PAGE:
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The Roar


Why Australia are still firm Ashes underdogs

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6th February, 2019
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The Aussies are winning, the Poms are losing, and an 18-year drought on UK soil may just be broken later this year. Or so say the optimists.

As Australia brushed aside a hapless Sri Lanka in the past fortnight, talk quickly shifted to the upcoming series against the old enemy. ‘Upcoming’ may be a stretch, as at least 21 white ball internationals are scheduled before the whites are donned again on August 1.

Nevertheless, the lopsided nature of the Sri Lanka series forced an early shift in conversation to the makeup of Australia’s ideal Ashes XI and more importantly, its chances of winning away for the first time since 2001.

Those chances, in the eyes of some fans, grew in the last fortnight. The half-empty Ashes glass may have just shifted to half-full. Four Aussie batsmen made centuries in Canberra, alleviating the unwanted record of no home tons in an entire summer.

Jhye Richardson emerged as the perennial ‘bolter’ with some truly exciting spells, while Mitchell Starc rediscovered his touch with a second career 10-for. Perhaps more importantly, however, we watched on as Jason Holder’s West Indies side crushed England in back-to-back test matches, completing a surprise series win in short time.

Trevor Bayliss’ attack-at-all-costs revolution of English cricket has, for the most part, been a success. But it was exposed in stark terms against a Windies side who belied stereotype to out-discipline the tourists.


This contrast in form of Australia and England is tempting to think that the gulf in class between the two sides mightn’t be as great as initially thought. Australia’s strong pace attack, after all, could cause havoc on a frail English top order. This might just be the time to strike.

Despite the optimism, the thought that Australia are all of a sudden strong Ashes contenders disregards some facts that blow overwhelmingly in England’s favour.

The first and most obvious of these is that there’s little evidence to suggest Australia has tempered its inability against the moving ball. Despite the crushing win on a Manuka road, Australia found itself three wickets down for less than 40 runs in both innings. This, too, against a Sri Lankan pace attack decimated by injury.

With Jimmy Anderson, Stuart Broad and Chris Woakes steaming in at the other end, that 3-40 could easily transpire to 100 all out. Anderson, a common foe on his home patch, has shown little sign of slowing up despite entering a 16th year of test cricket.

His incredible ability to move it both ways is still unmatched, and will cause huge issues for the Aussie top order. It’s also likely to be his swan song. We saw the power of goodwill momentum with Alastair Cook’s final series last year, and the feeling is likely to be the same.

England's James Anderson (centre) celebrates with Moeen Ali after taking the wicket of West Indies Devendra Bishoo during day two of the the second Investec Test match at Headingley, Leeds. PRESS ASSOCIATION Photo. Picture date: Saturday August 26, 2017. See PA story CRICKET England. Photo credit should read: Nigel French/PA Wire.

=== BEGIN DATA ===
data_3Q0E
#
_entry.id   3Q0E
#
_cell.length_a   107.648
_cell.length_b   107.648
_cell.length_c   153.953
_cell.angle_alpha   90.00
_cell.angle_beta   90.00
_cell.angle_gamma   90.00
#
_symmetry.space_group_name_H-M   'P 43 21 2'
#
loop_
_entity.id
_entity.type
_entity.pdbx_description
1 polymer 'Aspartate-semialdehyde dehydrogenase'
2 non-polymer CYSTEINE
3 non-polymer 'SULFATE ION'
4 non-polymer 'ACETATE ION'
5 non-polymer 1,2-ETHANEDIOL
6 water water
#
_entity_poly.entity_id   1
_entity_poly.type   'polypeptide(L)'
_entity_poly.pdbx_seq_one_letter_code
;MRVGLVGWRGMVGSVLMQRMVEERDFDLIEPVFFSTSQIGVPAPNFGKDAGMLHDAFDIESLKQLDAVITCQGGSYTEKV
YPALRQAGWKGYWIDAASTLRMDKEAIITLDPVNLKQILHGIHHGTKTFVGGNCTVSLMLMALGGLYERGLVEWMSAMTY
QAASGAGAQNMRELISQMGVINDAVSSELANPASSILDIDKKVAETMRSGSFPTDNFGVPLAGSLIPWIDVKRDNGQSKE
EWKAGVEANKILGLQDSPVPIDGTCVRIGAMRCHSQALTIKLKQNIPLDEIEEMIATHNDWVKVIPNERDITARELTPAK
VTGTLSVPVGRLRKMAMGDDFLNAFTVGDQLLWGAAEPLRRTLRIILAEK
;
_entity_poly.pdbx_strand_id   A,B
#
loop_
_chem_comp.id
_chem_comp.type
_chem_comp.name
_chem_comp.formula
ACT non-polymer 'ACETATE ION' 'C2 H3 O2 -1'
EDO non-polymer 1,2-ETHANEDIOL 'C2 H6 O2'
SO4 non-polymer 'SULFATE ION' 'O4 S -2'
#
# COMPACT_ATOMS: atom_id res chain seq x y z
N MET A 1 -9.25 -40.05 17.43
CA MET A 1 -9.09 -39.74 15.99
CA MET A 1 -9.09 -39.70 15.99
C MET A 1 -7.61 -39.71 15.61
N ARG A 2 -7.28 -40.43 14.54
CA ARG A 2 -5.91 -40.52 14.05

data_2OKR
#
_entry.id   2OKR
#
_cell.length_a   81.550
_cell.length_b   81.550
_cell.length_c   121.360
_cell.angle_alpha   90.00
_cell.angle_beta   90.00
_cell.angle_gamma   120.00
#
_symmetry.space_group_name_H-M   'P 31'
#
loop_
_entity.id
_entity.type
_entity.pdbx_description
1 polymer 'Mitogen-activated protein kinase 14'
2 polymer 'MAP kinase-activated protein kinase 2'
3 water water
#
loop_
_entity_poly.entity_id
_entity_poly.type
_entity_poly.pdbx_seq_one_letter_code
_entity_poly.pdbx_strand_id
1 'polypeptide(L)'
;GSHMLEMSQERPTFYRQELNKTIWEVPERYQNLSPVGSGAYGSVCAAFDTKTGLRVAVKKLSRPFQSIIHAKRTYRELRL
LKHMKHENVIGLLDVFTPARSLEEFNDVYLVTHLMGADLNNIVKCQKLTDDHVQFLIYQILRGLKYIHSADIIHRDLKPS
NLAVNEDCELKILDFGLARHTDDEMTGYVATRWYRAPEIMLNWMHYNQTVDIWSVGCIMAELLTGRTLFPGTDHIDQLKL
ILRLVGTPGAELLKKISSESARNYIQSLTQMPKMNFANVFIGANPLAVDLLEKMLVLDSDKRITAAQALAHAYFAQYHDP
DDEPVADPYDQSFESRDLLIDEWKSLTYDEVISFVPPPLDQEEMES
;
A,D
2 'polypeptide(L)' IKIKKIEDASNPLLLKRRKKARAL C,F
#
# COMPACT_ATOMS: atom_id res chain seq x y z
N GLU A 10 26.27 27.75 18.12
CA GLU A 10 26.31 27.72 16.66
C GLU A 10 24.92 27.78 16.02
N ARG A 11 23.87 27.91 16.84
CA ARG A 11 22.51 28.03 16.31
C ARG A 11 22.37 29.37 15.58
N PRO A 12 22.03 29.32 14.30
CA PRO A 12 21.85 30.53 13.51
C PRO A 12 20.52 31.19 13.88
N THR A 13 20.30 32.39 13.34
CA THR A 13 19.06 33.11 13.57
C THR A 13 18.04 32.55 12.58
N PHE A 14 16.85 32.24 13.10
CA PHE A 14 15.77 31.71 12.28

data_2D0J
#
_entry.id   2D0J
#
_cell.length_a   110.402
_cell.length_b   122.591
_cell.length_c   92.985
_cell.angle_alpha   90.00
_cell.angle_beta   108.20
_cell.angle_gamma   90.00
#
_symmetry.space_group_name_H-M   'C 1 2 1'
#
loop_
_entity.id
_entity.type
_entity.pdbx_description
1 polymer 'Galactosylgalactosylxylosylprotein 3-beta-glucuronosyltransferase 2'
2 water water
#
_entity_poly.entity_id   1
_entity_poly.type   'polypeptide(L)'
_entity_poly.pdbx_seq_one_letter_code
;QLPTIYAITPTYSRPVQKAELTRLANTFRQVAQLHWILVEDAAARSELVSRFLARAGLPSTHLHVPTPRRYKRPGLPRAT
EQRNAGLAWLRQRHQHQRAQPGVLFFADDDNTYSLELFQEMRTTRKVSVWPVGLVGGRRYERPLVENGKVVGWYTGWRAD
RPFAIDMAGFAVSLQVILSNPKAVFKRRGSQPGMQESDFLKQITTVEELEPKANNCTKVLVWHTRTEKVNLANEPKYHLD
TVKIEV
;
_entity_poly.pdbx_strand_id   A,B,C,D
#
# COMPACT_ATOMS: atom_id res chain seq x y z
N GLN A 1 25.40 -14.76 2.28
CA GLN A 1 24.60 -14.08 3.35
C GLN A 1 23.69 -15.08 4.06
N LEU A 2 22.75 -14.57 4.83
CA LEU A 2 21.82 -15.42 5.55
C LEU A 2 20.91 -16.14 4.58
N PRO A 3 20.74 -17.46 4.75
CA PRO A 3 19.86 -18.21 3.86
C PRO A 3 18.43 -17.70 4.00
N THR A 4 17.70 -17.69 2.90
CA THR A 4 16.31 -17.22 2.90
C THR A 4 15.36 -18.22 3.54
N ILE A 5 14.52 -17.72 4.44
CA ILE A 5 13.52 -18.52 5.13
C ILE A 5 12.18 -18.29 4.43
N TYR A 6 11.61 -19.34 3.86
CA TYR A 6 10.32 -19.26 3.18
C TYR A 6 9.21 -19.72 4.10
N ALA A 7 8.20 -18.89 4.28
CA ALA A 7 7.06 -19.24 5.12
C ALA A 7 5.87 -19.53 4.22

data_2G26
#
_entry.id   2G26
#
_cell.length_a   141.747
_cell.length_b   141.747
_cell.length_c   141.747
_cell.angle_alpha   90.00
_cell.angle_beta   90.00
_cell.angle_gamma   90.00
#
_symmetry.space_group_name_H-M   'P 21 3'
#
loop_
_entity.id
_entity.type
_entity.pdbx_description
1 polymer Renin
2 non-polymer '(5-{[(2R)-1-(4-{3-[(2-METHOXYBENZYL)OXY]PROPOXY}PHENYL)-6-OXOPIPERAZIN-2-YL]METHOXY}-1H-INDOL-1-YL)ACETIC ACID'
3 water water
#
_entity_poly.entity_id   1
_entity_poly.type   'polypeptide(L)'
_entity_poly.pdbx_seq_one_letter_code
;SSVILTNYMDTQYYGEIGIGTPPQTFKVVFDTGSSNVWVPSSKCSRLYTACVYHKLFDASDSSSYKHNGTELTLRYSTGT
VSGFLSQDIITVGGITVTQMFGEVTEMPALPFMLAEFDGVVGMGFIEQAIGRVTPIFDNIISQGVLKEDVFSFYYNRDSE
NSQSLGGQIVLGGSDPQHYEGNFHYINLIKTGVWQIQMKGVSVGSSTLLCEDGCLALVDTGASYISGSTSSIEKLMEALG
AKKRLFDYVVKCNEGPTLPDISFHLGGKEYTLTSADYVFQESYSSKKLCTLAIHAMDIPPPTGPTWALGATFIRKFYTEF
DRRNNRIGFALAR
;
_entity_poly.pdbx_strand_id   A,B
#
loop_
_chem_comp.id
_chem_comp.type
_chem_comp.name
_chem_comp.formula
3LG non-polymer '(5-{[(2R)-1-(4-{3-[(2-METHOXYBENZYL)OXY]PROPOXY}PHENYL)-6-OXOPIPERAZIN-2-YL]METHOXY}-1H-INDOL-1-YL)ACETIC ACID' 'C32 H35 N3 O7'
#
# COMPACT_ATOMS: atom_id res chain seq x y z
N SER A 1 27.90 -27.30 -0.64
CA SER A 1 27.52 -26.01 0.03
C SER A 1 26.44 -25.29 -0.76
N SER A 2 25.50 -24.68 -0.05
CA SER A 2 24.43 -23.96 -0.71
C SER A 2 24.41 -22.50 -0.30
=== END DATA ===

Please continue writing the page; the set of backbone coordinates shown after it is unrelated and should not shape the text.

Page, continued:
England’s James Anderson (centre) celebrates PRESS ASSOCIATION Photo. Picture date: Saturday August 26, 2017.

Second is that Australia’s hopes, even with a performing bowling unit, rest largely on the form of the returning Steve Smith and David Warner. There’s innumerable questions hanging over this, but perhaps the most stark is that it will have been 16 months since the pair have faced world class Test bowling. In March 2018 it was against Kagiso Rabada and Vernon Philander, where they both struggled, and in August 2019 it will be Anderson and Broad.

The third is that while England’s form away from home is poor (much like Australia’s), they’ve been dominant at home. Without losing a home series since 2014, Joe Root’s side are a classy side in familiar surrounds.


They have often returned home from away series losses and blown away the next opposition, much as they did last year. After a poor performance against New Zealand away, they returned to beat India 4-1. And before the caveat brigade tell you the score ‘could have easily been 4-1 to India’, the simple fact is that it wasn’t. Against the world’s best Test side on home turf, they ran away with it. On the contrary a mere three months later that same Indian side dominated Australia.

David Warner leaves the crease after losing his wicket

David Warner will be a tad rusty when the Ashes starts. (AFP PHOTO / PAUL ELLIS)

While this still points heavily in England’s favour, their one undeniable, almost panic stations concern right now is a lack of opening options.

Without a Strauss or Cook, Australia could feasibly have England two-for-not-much in most tests such is their issues at the top.

Many have been and gone – Stoneman, Jennings, Hameed, Hales, Lyth. Now Rory Burns and Joe Denly have entered the hot seat. Starc, Hazlewood and Cummins will be licking their lips.

England aren’t a great side, and neither are Australia. In fact, one could mount an argument the 2019 Ashes will present two of the weakest XIs we’ve seen in some time.

Nevertheless, England are a strong unit at home, and any optimism should be tempered by the knowledge that events of the last fortnight have little to no bearing on the result later this year.


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